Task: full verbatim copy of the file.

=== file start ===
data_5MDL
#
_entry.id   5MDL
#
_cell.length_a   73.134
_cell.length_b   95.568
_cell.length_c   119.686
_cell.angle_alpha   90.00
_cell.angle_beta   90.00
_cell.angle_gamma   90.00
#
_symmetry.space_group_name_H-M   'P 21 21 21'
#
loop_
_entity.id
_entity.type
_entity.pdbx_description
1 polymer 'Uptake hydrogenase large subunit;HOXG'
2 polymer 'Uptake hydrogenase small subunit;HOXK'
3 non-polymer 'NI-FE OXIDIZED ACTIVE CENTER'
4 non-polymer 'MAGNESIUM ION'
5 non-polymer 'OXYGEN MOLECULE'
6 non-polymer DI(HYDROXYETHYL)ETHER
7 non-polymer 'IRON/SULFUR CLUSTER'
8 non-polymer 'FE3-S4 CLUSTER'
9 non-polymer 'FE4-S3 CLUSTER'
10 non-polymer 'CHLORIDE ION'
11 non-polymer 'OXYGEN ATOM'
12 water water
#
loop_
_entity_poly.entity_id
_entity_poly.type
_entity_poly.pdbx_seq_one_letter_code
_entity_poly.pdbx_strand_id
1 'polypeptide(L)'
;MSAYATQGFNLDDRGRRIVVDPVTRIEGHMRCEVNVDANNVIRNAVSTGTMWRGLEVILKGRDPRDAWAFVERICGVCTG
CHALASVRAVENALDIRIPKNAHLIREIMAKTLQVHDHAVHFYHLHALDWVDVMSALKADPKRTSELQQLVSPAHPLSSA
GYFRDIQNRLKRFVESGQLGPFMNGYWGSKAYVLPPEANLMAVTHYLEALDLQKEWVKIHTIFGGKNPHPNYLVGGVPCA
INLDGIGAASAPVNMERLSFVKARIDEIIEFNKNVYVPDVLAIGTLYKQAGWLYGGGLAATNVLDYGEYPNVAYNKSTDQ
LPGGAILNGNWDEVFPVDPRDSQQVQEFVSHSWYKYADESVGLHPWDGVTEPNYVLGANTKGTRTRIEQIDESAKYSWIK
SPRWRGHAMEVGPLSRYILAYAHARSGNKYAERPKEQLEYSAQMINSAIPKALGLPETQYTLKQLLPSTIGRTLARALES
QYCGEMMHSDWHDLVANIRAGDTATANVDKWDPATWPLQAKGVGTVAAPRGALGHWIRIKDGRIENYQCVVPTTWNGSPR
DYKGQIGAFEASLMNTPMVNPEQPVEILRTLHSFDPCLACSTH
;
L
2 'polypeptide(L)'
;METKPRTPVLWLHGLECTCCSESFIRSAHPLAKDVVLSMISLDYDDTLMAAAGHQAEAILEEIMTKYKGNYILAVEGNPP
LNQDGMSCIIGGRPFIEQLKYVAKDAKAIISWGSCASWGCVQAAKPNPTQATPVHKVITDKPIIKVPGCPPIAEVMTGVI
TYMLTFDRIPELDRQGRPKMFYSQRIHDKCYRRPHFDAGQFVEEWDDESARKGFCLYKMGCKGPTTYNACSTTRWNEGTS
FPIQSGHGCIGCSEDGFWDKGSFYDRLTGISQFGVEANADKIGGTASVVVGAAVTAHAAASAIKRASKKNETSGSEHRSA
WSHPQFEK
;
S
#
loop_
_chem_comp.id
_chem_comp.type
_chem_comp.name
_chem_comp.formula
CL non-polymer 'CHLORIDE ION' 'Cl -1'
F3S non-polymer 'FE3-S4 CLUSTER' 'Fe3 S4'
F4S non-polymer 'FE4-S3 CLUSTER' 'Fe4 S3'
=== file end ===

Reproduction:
data_5MDL
#
_entry.id   5MDL
#
_cell.length_a   73.134
_cell.length_b   95.568
_cell.length_c   119.686
_cell.angle_alpha   90.00
_cell.angle_beta   90.00
_cell.angle_gamma   90.00
#
_symmetry.space_group_name_H-M   'P 21 21 21'
#
loop_
_entity.id
_entity.type
_entity.pdbx_description
1 polymer 'Uptake hydrogenase large subunit;HOXG'
2 polymer 'Uptake hydrogenase small subunit;HOXK'
3 non-polymer 'NI-FE OXIDIZED ACTIVE CENTER'
4 non-polymer 'MAGNESIUM ION'
5 non-polymer 'OXYGEN MOLECULE'
6 non-polymer DI(HYDROXYETHYL)ETHER
7 non-polymer 'IRON/SULFUR CLUSTER'
8 non-polymer 'FE3-S4 CLUSTER'
9 non-polymer 'FE4-S3 CLUSTER'
10 non-polymer 'CHLORIDE ION'
11 non-polymer 'OXYGEN ATOM'
12 water water
#
loop_
_entity_poly.entity_id
_entity_poly.type
_entity_poly.pdbx_seq_one_letter_code
_entity_poly.pdbx_strand_id
1 'polypeptide(L)'
;MSAYATQGFNLDDRGRRIVVDPVTRIEGHMRCEVNVDANNVIRNAVSTGTMWRGLEVILKGRDPRDAWAFVERICGVCTG
CHALASVRAVENALDIRIPKNAHLIREIMAKTLQVHDHAVHFYHLHALDWVDVMSALKADPKRTSELQQLVSPAHPLSSA
GYFRDIQNRLKRFVESGQLGPFMNGYWGSKAYVLPPEANLMAVTHYLEALDLQKEWVKIHTIFGGKNPHPNYLVGGVPCA
INLDGIGAASAPVNMERLSFVKARIDEIIEFNKNVYVPDVLAIGTLYKQAGWLYGGGLAATNVLDYGEYPNVAYNKSTDQ
LPGGAILNGNWDEVFPVDPRDSQQVQEFVSHSWYKYADESVGLHPWDGVTEPNYVLGANTKGTRTRIEQIDESAKYSWIK
SPRWRGHAMEVGPLSRYILAYAHARSGNKYAERPKEQLEYSAQMINSAIPKALGLPETQYTLKQLLPSTIGRTLARALES
QYCGEMMHSDWHDLVANIRAGDTATANVDKWDPATWPLQAKGVGTVAAPRGALGHWIRIKDGRIENYQCVVPTTWNGSPR
DYKGQIGAFEASLMNTPMVNPEQPVEILRTLHSFDPCLACSTH
;
L
2 'polypeptide(L)'
;METKPRTPVLWLHGLECTCCSESFIRSAHPLAKDVVLSMISLDYDDTLMAAAGHQAEAILEEIMTKYKGNYILAVEGNPP
LNQDGMSCIIGGRPFIEQLKYVAKDAKAIISWGSCASWGCVQAAKPNPTQATPVHKVITDKPIIKVPGCPPIAEVMTGVI
TYMLTFDRIPELDRQGRPKMFYSQRIHDKCYRRPHFDAGQFVEEWDDESARKGFCLYKMGCKGPTTYNACSTTRWNEGTS
FPIQSGHGCIGCSEDGFWDKGSFYDRLTGISQFGVEANADKIGGTASVVVGAAVTAHAAASAIKRASKKNETSGSEHRSA
WSHPQFEK
;
S
#
loop_
_chem_comp.id
_chem_comp.type
_chem_comp.name
_chem_comp.formula
CL non-polymer 'CHLORIDE ION' 'Cl -1'
F3S non-polymer 'FE3-S4 CLUSTER' 'Fe3 S4'
F4S non-polymer 'FE4-S3 CLUSTER' 'Fe4 S3'